THE NEW YORK TIMES: Nearly 10 percent of the total energy output of Georgia – that’s the country, not the U.S. state – goes toward crypto mining. Spearheaded by miner manufacturer and tech developer Bitfury, much of the Eurasian nation’s population has shifted from more traditional industries tomining bitcoin and other cryptocurrencies.

Indeed, the country itself is betting on the benefits of cryptocurrencies, even as the market continues a year-long slide. The Times notes that Bitfury has already helped Georgia transfer its land registry data onto a blockchain platform, and the tax system comes next. 

Bitfury opened up shop in the country in 2015, receiving support from former Georgian prime minister Bidzina Ivanishvili, who gave the company a $10 million loan which has since been paid off. The government at the time also built “free economic zones,” providing the company tax-free electricity. Even the cryptocurrencies Bitfury sold weren’t taxed.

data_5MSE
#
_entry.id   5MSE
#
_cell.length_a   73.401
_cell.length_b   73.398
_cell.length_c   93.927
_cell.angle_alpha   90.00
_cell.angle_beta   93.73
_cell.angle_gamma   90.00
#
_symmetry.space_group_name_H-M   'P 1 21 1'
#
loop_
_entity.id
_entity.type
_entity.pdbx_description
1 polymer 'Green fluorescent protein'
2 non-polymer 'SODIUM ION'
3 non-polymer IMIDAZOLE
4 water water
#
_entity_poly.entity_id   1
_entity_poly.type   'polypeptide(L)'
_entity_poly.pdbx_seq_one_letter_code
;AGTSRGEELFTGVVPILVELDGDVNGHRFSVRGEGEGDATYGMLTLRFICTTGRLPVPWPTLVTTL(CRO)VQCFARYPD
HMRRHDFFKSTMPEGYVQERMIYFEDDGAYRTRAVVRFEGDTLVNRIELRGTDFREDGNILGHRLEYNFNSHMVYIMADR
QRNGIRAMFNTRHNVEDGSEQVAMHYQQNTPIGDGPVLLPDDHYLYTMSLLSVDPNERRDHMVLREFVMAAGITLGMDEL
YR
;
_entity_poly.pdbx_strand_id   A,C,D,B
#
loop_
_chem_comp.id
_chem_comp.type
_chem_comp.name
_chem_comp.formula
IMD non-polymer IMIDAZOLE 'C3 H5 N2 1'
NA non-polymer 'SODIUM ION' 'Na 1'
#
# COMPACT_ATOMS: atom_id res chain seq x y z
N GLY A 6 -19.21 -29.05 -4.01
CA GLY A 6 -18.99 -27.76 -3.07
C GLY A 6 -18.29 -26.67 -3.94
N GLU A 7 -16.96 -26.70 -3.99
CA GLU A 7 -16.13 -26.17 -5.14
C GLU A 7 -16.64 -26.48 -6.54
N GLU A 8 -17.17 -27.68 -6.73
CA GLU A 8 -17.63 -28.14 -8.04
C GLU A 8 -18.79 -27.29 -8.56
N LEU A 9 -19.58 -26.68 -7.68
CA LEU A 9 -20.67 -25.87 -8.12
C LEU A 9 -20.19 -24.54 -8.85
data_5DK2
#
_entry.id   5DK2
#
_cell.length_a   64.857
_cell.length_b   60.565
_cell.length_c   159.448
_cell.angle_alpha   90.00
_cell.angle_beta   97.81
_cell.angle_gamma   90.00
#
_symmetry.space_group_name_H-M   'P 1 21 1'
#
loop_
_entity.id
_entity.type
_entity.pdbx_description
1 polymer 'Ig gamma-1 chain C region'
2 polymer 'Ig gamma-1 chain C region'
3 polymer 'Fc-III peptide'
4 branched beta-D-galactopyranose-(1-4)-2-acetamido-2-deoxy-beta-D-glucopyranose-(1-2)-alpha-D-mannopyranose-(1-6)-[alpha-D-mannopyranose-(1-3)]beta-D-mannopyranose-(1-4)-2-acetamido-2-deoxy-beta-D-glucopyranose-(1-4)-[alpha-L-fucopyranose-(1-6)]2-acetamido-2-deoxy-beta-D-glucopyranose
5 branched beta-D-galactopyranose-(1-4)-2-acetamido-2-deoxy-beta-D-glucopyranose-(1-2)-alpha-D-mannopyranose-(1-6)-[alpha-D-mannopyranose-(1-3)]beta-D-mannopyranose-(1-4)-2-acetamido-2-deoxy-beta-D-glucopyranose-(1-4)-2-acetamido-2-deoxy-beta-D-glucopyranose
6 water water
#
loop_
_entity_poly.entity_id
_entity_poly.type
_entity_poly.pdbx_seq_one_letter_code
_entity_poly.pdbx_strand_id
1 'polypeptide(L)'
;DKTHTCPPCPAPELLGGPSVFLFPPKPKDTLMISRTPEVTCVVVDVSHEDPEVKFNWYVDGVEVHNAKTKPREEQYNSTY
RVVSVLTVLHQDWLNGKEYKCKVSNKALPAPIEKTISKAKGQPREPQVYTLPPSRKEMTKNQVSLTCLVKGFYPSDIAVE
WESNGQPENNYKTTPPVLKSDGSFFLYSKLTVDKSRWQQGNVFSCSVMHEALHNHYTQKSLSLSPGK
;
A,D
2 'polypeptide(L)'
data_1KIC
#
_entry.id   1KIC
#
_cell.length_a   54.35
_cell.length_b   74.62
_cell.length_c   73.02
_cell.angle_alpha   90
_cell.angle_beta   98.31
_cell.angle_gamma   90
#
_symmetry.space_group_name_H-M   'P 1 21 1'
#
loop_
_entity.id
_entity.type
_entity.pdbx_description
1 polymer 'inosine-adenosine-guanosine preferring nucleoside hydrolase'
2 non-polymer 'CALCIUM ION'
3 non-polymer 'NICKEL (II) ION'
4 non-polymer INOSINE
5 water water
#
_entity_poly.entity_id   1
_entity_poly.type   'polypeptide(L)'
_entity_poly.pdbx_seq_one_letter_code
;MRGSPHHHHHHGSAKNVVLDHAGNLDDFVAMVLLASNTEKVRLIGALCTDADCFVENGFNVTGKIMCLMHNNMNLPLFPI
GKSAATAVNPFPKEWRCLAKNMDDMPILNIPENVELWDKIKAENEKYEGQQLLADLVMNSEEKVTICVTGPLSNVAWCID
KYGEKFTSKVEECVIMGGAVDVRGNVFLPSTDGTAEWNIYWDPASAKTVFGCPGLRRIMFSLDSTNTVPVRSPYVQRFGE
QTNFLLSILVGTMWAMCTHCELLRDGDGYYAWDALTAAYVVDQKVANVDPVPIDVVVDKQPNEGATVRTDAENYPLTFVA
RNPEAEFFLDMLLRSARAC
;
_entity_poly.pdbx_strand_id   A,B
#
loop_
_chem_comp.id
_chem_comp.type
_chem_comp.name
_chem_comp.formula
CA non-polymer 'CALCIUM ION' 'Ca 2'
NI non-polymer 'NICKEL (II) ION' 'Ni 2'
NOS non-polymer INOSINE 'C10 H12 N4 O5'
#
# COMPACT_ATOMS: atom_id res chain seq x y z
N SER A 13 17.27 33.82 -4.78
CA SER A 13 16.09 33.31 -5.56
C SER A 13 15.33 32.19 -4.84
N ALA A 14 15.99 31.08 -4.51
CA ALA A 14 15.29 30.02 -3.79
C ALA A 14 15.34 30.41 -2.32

The Times’ deep dive outlines how a significant portion of the Georgian economy has shifted to mining cryptocurrencies. The company’s main representative and lobbyist in the nation, Remi Urumashvili, described mining as Georgia’s path to the future, saying “When you have a ticket to get onto the world map, you should use it.”

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